Leading Economic Index Leads Economy Lower

worker using torch cutter to cut through metal
worker using torch cutter to cut through metal

The Conference Board is out with its Leading Economic Index for the month of March. So far this morning we already have seen a weak report on weekly jobless claims from the Labor Department and we have seen a Philadelphia Federal Reserve business outlook signaling weak growth that is barely growth, negative employment trends and weak production. Unfortunately, this is a negative report as well, after being positive for two months.

The Leading Economic Index was down by 0.1% to 94.7 for March. Prior reports had shown a 0.5% gain in both February and in January, but we note that this was still above the 94.3 reading of January. Be advised that the "leading" title of this report is not really all that leading. Many of the components are already known ahead of the formal report, and it looks back at the prior month when new data for the current month has already hit the tape.

Despite a slight March decline, the Conference Board is maintaining that the equally balanced strengths and weaknesses of the components actually still points to a continuing growth environment, even if that is very slow growth. Consumer expectations and housing permits were weak in March, but positive readings were shown in interest rate spreads and also other financial components.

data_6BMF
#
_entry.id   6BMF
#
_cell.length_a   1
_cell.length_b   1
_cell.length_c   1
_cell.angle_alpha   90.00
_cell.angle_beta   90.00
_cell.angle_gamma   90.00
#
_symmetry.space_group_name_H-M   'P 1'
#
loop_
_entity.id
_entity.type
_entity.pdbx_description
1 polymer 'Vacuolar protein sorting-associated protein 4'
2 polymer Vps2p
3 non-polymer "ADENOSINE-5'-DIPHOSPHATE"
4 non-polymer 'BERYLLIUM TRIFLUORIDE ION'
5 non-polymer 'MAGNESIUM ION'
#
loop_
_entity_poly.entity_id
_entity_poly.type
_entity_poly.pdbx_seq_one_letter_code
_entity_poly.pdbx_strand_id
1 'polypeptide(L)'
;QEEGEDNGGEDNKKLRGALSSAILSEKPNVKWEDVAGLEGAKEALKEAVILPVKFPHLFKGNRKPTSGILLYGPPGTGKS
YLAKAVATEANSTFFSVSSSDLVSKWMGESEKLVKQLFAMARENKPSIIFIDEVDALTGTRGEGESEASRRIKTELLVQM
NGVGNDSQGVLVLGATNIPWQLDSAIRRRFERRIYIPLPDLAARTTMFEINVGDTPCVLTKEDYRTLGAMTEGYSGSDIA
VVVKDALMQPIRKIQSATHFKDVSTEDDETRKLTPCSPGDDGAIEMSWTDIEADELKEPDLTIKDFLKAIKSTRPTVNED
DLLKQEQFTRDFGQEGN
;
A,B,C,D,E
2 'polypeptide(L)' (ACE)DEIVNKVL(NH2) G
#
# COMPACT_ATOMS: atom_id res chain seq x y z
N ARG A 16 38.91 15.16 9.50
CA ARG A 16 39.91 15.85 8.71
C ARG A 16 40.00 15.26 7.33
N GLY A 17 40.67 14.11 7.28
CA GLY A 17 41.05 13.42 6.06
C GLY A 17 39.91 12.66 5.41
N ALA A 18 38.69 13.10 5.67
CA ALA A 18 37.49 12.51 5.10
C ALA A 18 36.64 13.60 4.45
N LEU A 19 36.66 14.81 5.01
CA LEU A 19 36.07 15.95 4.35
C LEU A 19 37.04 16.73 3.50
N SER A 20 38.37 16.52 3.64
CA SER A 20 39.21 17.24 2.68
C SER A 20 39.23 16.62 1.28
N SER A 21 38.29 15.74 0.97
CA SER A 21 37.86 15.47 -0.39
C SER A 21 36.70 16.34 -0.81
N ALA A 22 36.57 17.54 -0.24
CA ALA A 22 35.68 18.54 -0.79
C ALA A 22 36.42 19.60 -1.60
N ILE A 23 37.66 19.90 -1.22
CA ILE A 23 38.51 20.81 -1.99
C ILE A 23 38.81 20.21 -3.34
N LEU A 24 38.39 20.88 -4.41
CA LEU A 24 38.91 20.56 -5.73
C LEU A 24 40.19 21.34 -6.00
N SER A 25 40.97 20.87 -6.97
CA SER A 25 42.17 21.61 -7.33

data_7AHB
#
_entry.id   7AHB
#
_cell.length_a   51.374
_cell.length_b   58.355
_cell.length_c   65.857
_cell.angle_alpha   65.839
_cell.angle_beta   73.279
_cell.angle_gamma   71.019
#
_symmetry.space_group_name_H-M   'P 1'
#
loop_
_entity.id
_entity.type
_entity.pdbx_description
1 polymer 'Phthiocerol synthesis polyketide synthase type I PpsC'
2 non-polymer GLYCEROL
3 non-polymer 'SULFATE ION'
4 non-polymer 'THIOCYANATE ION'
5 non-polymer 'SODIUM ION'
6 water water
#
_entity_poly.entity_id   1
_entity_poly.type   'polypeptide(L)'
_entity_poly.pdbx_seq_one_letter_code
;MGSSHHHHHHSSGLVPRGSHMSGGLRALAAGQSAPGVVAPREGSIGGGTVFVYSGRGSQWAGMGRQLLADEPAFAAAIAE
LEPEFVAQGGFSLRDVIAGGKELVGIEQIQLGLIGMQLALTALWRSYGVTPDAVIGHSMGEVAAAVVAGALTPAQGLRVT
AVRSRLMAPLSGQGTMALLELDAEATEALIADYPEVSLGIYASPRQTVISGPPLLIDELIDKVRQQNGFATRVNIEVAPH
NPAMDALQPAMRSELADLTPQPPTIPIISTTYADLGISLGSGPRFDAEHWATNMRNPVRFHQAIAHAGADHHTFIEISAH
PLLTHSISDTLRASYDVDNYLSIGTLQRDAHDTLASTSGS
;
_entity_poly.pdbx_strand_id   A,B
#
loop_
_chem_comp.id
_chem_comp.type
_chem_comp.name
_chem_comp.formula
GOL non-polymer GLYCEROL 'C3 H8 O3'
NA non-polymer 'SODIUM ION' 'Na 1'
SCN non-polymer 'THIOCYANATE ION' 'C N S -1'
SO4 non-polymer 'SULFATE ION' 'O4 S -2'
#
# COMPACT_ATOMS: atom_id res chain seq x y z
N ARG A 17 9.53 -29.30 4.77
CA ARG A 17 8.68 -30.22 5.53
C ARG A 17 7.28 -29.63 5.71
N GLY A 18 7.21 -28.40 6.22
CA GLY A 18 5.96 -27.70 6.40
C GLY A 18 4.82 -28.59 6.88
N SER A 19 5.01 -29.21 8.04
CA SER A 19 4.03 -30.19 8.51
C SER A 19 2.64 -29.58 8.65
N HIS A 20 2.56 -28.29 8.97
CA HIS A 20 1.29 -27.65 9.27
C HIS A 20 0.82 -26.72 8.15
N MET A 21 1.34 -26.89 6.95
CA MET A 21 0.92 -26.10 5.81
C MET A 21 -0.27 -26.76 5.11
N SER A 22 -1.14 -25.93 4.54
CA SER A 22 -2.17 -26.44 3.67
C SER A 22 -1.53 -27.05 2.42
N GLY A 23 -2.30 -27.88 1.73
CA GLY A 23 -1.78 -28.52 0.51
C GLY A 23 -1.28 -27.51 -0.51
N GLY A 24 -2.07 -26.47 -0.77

The coincident economic index is meant to measure current conditions, and that has been down since December, due largely to a steep decline in personal income. The lagging portion of this index helped to keep the report from being worse as the report was up 0.4 points at 118.6 in March.

We previously said that much of this report is known ahead of time. Here are the 10 components which make up the Leading Economic Index:

  • Average weekly hours, manufacturing

  • Average weekly initial claims for unemployment insurance

  • Manufacturers' new orders, consumer goods and materials

  • ISM Index of New Orders

  • Manufacturers' new orders, nondefense capital goods excluding aircraft orders

  • Building permits, new private housing units

  • Stock prices, 500 common stocks

  • Leading Credit Index

  • Interest rate spread, 10-year Treasury bonds less federal funds

  • Average consumer expectations for business conditions

As this marks the third weak economic reading, the gains have turned into losses. At 10:50 a.m. EST, we have the S&P 500 down about three points at 1,549 and the DJIA is down about 14 points at 14,604.

Filed under: 24/7 Wall St. Wire, Economy Tagged: featured